They were convicted of various crimes ranging from stealing, threatening violence, conspiracy to obtain money by false pretence among others. The 12 prisoners comprise 10 Gambians and two Senegalese.
The GSIC also gave the released prisoners transport refunds to return to their various homes, within and outside the country with a view to reuniting with their families and loved ones again. Some of these prisoners were convicted between one month to two years in prison.
Speaking at a ceremony held at Mile 2 Central Prison in Banjul, Imam Abdoulie Fatty, commended the GSIC and other donors for coming to the aid of the prisoners in paying their respective fines, while describing their gesture as truly Islamic and adhering to the teachings of the Holy Qur’an.
He urged the ex-convicts to become good ambassadors and desist from anything that could lead them into problem in the future.
“I want you to totally distance yourself from problems for whatever the circumstances it could be. Your being in prison is something that is destined by Allah and it must happen. GSIC coming to your aid and paying your fines are also something that is destined by Allah. Therefore, our objectives are if you leave the prison, you integrate yourself in the society and become an agent of change.”
He added: “There are lots of people currently at the riverside doing amazing good jobs and others are in town doing good jobs for living. In fact, others are here especially women selling “mbahal” and are earning a good living. We have masons in town who are earning D200 to more than D300 a day. So, it’s important if you go back you do something that’s meaningful.”
Gambians, he added, should also know that the prison authorities are doing a good job. “If we are also talking about the poor prison condition, we should also ask ourselves what we can do to help rebuild the prison. Therefore, as Gambians, we should also come together and contribute some money to help rebuild the prison.”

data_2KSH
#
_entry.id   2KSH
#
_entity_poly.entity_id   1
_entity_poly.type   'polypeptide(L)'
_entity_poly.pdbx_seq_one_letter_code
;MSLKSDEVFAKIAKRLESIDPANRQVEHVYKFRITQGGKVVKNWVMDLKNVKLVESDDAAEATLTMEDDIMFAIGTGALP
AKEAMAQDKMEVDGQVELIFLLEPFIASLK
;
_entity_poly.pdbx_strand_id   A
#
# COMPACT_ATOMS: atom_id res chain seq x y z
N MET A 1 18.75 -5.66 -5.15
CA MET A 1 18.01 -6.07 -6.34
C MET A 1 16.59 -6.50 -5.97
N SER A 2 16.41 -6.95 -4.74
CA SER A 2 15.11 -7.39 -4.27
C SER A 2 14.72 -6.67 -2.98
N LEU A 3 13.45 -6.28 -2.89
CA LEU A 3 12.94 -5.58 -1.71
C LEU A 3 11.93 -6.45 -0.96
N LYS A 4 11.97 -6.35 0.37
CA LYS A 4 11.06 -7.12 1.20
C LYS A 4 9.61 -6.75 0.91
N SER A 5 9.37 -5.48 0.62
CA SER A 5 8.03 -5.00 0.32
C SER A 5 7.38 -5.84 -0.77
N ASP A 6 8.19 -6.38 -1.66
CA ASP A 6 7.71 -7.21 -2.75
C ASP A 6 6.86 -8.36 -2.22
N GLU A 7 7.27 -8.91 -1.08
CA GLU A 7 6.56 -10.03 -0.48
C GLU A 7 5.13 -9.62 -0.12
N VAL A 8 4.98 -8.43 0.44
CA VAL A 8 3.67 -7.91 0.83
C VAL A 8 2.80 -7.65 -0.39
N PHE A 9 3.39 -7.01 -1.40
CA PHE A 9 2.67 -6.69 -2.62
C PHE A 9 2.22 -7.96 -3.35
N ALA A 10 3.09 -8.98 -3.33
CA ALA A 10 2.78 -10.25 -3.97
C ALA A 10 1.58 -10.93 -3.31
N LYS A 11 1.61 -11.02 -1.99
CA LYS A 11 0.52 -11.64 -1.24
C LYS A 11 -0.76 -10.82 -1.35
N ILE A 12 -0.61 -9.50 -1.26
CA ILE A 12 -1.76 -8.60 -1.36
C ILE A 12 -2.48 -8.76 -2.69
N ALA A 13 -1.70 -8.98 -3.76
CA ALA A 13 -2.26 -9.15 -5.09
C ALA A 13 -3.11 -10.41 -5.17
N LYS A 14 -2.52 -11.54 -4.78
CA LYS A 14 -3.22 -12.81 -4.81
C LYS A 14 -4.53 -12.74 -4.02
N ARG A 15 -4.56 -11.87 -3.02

Gambia Prison Services (GPS) director general, Ansumana Manneh, thanked GSIC for the timely gesture, adding that it clearly manifests the teachings of the Holy Qur’an. The intervention of GSIC in paying the fines of the prisoners, he said, came when Imam Fatty visited a mosque in the prison which he (Fatty) is helping to rehabilitate.
“When I talked to him about the issues he promised to relay the message to GSIC. It’s important that others emulate GSIC and complement the efforts of the government and the prison authorities.”
Reforms, he added are very crucial in the prison department, arguing that religion also plays an important role in reforming inmates. “Many people come to the prison at a time they can’t even,” said Alhamdulillah. I can tell you that others even memorised the Holy Qur’an and are very important people in the society.”
“I want you to go back to your homes and become an important pillar within the society. I don’t want to see your faces here in prison again as a result of crimes. This is your first time and I am quite optimistic that you will all change for good. So, don’t let me and the GSIC down.”
Sheikh Ebrima Jatta, on behalf of the GSIC president, said Islam is an important pillar in anything one does in life; hence “it’s important that we support each other even in times of difficulties.”
“Many important people in the country were either convicted or detained in police cells. However, it doesn’t mean that they are bad people. It’s something that was destined by Allah and it must happen. What is important now is that you all change for good and make the mosques your homes.”